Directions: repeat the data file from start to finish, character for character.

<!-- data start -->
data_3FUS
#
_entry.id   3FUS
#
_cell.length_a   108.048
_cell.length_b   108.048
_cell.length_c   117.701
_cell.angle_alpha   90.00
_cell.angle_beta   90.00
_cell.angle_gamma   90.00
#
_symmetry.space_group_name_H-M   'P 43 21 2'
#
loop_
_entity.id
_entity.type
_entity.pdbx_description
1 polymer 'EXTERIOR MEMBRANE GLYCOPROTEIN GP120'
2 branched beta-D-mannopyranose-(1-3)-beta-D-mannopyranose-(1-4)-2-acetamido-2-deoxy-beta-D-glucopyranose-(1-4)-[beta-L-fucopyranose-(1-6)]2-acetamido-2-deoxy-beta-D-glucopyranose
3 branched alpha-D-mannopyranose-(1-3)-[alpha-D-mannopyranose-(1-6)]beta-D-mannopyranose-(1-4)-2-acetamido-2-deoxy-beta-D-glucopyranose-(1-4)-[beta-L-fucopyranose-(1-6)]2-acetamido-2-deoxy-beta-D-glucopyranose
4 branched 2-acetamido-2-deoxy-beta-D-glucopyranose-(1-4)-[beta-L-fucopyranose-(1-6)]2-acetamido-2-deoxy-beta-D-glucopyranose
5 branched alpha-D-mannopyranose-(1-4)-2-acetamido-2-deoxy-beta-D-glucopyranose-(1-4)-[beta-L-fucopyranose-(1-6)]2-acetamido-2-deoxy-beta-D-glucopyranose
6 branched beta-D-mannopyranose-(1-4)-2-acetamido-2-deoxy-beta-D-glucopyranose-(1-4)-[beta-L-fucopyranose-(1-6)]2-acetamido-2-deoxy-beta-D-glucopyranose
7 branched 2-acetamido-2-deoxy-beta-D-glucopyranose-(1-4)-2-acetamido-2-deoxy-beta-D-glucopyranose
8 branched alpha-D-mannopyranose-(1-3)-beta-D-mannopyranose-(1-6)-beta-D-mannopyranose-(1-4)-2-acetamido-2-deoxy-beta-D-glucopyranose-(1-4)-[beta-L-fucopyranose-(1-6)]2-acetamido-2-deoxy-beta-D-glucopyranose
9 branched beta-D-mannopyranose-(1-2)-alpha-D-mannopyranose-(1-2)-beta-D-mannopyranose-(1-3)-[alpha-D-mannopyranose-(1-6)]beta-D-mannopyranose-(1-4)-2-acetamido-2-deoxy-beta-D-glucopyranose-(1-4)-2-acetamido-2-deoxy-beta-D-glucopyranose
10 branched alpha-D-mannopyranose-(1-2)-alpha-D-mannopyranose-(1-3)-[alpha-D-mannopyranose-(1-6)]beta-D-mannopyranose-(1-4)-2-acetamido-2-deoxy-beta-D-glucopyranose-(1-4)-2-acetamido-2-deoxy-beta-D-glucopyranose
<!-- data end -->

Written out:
data_3FUS
#
_entry.id   3FUS
#
_cell.length_a   108.048
_cell.length_b   108.048
_cell.length_c   117.701
_cell.angle_alpha   90.00
_cell.angle_beta   90.00
_cell.angle_gamma   90.00
#
_symmetry.space_group_name_H-M   'P 43 21 2'
#
loop_
_entity.id
_entity.type
_entity.pdbx_description
1 polymer 'EXTERIOR MEMBRANE GLYCOPROTEIN GP120'
2 branched beta-D-mannopyranose-(1-3)-beta-D-mannopyranose-(1-4)-2-acetamido-2-deoxy-beta-D-glucopyranose-(1-4)-[beta-L-fucopyranose-(1-6)]2-acetamido-2-deoxy-beta-D-glucopyranose
3 branched alpha-D-mannopyranose-(1-3)-[alpha-D-mannopyranose-(1-6)]beta-D-mannopyranose-(1-4)-2-acetamido-2-deoxy-beta-D-glucopyranose-(1-4)-[beta-L-fucopyranose-(1-6)]2-acetamido-2-deoxy-beta-D-glucopyranose
4 branched 2-acetamido-2-deoxy-beta-D-glucopyranose-(1-4)-[beta-L-fucopyranose-(1-6)]2-acetamido-2-deoxy-beta-D-glucopyranose
5 branched alpha-D-mannopyranose-(1-4)-2-acetamido-2-deoxy-beta-D-glucopyranose-(1-4)-[beta-L-fucopyranose-(1-6)]2-acetamido-2-deoxy-beta-D-glucopyranose
6 branched beta-D-mannopyranose-(1-4)-2-acetamido-2-deoxy-beta-D-glucopyranose-(1-4)-[beta-L-fucopyranose-(1-6)]2-acetamido-2-deoxy-beta-D-glucopyranose
7 branched 2-acetamido-2-deoxy-beta-D-glucopyranose-(1-4)-2-acetamido-2-deoxy-beta-D-glucopyranose
8 branched alpha-D-mannopyranose-(1-3)-beta-D-mannopyranose-(1-6)-beta-D-mannopyranose-(1-4)-2-acetamido-2-deoxy-beta-D-glucopyranose-(1-4)-[beta-L-fucopyranose-(1-6)]2-acetamido-2-deoxy-beta-D-glucopyranose
9 branched beta-D-mannopyranose-(1-2)-alpha-D-mannopyranose-(1-2)-beta-D-mannopyranose-(1-3)-[alpha-D-mannopyranose-(1-6)]beta-D-mannopyranose-(1-4)-2-acetamido-2-deoxy-beta-D-glucopyranose-(1-4)-2-acetamido-2-deoxy-beta-D-glucopyranose
10 branched alpha-D-mannopyranose-(1-2)-alpha-D-mannopyranose-(1-3)-[alpha-D-mannopyranose-(1-6)]beta-D-mannopyranose-(1-4)-2-acetamido-2-deoxy-beta-D-glucopyranose-(1-4)-2-acetamido-2-deoxy-beta-D-glucopyranose